I’ve been very fortunate to spend the past few years working off the beaten path from the midtown madness — in theaters like New World Stages, 59E59, and the Neil Simon on 52nd Street. It was bliss — close enough to everything we love about midtown but far enough away from the overcrowded center of the city. Admittedly, I’ve grown into one of those New Yorkers who’s silently screaming as they sift through the saturated streets flooded with tourists standing idle and taking pictures of the place I call home. So you can imagine the reality check I got moving to the Nederlander Theatre, which lives on 41st and 7th — right smack dab in the middle of Times Square.
You wouldn’t think nine blocks could make such a difference, but it does. Everything around me is accessible but crowded, boundless yet limited, and amazingly frustrating. Brighter, louder, busier.
Especially when you work in the theatrical industry, you find that where you are is so crucial because, more often than not, you’ll spend just as much, if not more, time in your theatre’s neighborhood than you will in your own. But, as with any move to a new neighborhood, you find the eye of the storm. You find the peace within the chaos. You find your happy place. I am so lucky to have that on Forty First and Avenue of the Americas.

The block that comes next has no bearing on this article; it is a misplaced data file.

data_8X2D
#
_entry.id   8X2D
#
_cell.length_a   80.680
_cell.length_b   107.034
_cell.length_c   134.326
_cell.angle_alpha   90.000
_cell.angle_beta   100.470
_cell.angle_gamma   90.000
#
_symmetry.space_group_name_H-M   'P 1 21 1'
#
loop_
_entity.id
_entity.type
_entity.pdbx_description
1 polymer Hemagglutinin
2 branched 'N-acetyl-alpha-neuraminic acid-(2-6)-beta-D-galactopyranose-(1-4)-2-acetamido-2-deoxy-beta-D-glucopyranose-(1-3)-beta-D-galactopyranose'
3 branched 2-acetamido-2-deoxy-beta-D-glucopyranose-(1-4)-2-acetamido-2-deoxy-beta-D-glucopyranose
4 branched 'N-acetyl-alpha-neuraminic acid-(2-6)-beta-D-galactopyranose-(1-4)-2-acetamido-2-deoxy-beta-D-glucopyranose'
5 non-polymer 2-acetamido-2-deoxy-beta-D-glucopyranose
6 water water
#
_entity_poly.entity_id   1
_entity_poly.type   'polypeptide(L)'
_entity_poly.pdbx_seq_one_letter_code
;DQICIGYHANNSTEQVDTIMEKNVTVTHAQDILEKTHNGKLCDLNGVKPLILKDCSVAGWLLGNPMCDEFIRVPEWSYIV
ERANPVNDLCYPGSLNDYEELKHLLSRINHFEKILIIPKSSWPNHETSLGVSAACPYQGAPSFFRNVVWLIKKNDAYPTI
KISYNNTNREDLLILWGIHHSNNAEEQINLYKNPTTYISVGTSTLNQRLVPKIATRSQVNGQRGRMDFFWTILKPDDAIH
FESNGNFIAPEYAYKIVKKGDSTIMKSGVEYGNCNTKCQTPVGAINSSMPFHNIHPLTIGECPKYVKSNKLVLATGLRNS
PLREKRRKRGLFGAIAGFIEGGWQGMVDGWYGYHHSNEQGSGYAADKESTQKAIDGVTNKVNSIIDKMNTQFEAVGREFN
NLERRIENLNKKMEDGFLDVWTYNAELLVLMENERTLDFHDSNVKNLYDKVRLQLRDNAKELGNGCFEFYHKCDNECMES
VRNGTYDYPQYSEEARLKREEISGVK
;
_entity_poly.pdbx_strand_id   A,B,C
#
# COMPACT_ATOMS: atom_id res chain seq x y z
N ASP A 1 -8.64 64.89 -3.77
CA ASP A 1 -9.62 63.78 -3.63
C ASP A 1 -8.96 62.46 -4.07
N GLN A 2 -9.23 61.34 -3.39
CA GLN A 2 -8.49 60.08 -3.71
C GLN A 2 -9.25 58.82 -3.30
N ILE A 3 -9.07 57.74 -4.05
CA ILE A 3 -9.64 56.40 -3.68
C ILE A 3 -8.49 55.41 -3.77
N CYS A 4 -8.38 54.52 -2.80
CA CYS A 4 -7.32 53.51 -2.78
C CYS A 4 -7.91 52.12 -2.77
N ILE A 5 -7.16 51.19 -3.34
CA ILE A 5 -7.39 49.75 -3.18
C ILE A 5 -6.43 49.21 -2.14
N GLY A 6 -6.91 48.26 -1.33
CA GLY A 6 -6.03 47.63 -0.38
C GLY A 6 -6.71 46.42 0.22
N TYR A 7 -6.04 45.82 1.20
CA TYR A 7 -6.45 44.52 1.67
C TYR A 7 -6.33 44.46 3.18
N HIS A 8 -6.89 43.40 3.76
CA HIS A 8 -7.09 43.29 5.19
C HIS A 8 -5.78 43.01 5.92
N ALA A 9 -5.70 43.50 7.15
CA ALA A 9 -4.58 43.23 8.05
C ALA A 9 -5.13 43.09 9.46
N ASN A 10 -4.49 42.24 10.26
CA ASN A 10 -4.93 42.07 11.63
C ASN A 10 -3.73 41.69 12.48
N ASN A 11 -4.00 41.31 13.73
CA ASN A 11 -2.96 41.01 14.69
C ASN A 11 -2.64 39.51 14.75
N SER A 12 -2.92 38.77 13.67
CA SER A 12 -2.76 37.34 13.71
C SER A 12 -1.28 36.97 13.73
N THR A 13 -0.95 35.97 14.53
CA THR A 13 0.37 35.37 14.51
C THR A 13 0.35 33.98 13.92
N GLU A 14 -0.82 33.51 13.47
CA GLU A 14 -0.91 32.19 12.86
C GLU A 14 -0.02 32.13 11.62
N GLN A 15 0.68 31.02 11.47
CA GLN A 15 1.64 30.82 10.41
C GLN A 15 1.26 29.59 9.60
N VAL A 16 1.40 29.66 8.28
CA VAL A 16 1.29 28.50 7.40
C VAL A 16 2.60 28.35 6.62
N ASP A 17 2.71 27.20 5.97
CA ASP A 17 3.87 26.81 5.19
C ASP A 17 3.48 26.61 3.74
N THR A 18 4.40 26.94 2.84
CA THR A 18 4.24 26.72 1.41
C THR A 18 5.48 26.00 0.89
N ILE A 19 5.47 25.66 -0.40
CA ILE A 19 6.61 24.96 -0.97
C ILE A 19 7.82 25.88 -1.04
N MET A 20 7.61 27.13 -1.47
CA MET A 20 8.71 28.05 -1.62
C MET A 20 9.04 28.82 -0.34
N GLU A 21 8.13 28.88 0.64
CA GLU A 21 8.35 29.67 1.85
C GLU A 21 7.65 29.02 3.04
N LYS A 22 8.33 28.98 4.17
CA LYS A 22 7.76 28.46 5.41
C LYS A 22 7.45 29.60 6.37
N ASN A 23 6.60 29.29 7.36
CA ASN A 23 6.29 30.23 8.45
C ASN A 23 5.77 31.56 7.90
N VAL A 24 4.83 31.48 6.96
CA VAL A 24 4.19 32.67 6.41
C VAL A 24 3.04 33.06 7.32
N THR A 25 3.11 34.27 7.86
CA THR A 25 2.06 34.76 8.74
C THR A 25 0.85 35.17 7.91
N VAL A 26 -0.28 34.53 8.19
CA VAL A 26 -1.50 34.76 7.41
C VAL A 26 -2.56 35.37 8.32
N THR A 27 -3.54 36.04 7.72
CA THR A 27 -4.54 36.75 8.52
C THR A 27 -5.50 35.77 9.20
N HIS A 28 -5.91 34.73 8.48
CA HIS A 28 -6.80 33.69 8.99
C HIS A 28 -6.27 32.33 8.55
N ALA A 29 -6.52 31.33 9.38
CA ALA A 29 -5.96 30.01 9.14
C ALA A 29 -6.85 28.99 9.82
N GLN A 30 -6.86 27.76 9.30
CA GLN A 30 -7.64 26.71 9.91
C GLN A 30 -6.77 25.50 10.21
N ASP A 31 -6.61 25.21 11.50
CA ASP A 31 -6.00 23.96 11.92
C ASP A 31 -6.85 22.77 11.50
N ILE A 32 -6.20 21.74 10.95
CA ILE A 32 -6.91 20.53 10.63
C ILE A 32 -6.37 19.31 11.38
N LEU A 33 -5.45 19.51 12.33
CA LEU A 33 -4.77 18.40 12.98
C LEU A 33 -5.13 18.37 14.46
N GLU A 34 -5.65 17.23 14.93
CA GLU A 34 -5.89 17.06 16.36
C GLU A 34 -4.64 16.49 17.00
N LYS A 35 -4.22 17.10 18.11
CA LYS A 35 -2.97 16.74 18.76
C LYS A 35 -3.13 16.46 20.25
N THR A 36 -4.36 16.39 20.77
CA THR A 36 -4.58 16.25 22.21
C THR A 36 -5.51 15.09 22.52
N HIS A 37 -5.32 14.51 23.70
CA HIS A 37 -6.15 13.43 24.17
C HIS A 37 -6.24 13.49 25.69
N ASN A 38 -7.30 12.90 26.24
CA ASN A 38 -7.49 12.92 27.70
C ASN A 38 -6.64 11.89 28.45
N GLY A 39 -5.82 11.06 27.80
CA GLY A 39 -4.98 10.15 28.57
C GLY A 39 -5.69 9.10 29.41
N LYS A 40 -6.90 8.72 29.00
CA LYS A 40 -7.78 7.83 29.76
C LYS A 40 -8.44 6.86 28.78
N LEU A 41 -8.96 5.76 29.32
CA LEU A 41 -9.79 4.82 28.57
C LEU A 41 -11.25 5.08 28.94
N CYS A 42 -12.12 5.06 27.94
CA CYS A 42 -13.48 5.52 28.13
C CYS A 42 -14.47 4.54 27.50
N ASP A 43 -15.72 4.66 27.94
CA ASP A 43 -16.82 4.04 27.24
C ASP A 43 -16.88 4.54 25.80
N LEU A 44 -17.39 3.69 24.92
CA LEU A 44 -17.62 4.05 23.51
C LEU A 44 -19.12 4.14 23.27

Bryant Park has been one of my happy places since long before my chapter in New York was penned. I fell for it when I was sixteen years old, sitting in a dark green folding chair, drinking an iced tea from Pax watching Broadway in Bryant Park with my mom. Because of its familiarity, I found myself a frequent visitor when I first moved here in 2014, but it’s since been so out of reach — until now.
I have spent many an afternoon over the past few years writing, reading, brainstorming, laughing, and dreaming in this park. To have it within arms reach again as I settle into new surroundings is such a blessing. I am grateful for the peace it has brought me, and will inevitably continue to bring.